1796: A Special Year in Bethel's Past


1796: A Special Year in Bethel's Past


Bethel Historical Society


Summer 1996




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1796: A Special Year in Bethel's Past

The town we now call Bethel began as Sudbury Canada in 1768. It was granted to recognize the services of soldiers who fought in one of several abortive campaigns by Puritan Massachusetts to conquer the territory to the north dominated by French Catholics commonly called Canada. Located in the then District of Maine, it was called by that name since soldiers from Sudbury, Massachusetts had participated unsuccessfully in the campaign of 1690 to bring these scattered settlements to the north and east under the control of the Commonwealth. None of the original grantees ever saw this land or settled here since the grant was finally made so long after the service rendered.

Although there is some evidence that some men and boys were here for short times prior to that date, the year 1774 is generally given as the date of the first settlement. In any case, the War for American Independence was soon underway and severely restricted settlement. Adding to the woes was the fact the British were paying Indians to disrupt these outlying frontier settlements.

This fact was dramatically illustrated with the attack on Sudbury Canada in 1781, in what has been ever since known as "New England's Last Indian Raid." During that deeply unsettling event, two settlers were taken prisoner and marched off to Canada where they spent the remaining eighteen months of the war in a Quebec prison. Frightened by this turn in events, citizens of Sudbury Canada demanded military protection against further incursions of this sort. The General Court of Massachusetts responded by providing for the building of two forts, one in each parish. These precautions proved unnecessary, but few can imagine today how this event terrified these early inhabitants, causing several to move elsewhere.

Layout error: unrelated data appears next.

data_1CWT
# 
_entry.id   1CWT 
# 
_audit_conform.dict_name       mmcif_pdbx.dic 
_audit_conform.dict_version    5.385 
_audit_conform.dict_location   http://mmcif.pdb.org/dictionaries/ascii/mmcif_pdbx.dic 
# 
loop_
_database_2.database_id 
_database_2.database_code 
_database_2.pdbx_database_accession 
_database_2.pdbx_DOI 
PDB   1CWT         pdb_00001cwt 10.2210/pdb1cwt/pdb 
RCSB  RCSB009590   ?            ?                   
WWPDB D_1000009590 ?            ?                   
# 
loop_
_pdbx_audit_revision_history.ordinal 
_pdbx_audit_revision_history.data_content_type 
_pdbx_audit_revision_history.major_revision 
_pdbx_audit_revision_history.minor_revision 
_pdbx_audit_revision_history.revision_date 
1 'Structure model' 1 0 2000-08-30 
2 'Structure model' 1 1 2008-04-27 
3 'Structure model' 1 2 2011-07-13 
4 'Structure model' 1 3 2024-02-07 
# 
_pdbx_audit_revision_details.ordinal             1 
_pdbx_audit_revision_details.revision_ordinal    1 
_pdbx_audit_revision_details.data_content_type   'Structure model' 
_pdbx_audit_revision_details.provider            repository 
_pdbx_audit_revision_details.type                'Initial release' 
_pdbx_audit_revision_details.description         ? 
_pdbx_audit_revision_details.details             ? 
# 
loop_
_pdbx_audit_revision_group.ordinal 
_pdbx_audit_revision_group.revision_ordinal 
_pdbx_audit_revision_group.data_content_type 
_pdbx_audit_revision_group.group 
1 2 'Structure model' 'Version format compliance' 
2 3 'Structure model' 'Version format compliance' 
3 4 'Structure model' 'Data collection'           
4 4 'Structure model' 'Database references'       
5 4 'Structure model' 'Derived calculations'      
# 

Following the end of hostilities, farmers looking for good land were lured to the rich intervales surrounding the Androscoggin River. Population grew rapidly until by the mid-1790's there were more than 300 residents.

Early in 1796, the inhabitants petitioned the General Court to incorporate the town. The question of a name was finally settled when Rev. Eliphaz Chapman (1750-1814) suggested the name Bethel from the Book of  Genesis (Chapter 28, Verse 19) from the Hebrew word being "House of God."

The legislation incorporating the town passed both houses of the Massachusetts Legislature and was signed by the Governor on June 10, 1796.  Bethel became the 107th town in the District of Maine. Benjamin Russell (1739-1802), a Justice of Peace, was designated by the incorporation legislation as authorized and empowered to call the first town meeting for the purpose of setting up the first town government.

On July 23, 1796, citizens were officially warned that a town meeting would be held on August 15, 1796 at the farm of Amos Hastings (1757-1829) and officers would be elected for the first time. The meeting was held in the Hastings house or barn (accounts differ) at Middle Intervale (just upriver from the Carter farm and now the site of corn field). Both Hastings and Russell had come from Fryeburg to Sudbury Canada with their wives in 1779.

Elected selectmen were John Kilgore, Jonathan Bartlett, and Jonathan Clark. Benjamin Russell was selected as town clerk. As was the custom of the time, those men married within the year were bestowed the office of  Hogreeve for the new town.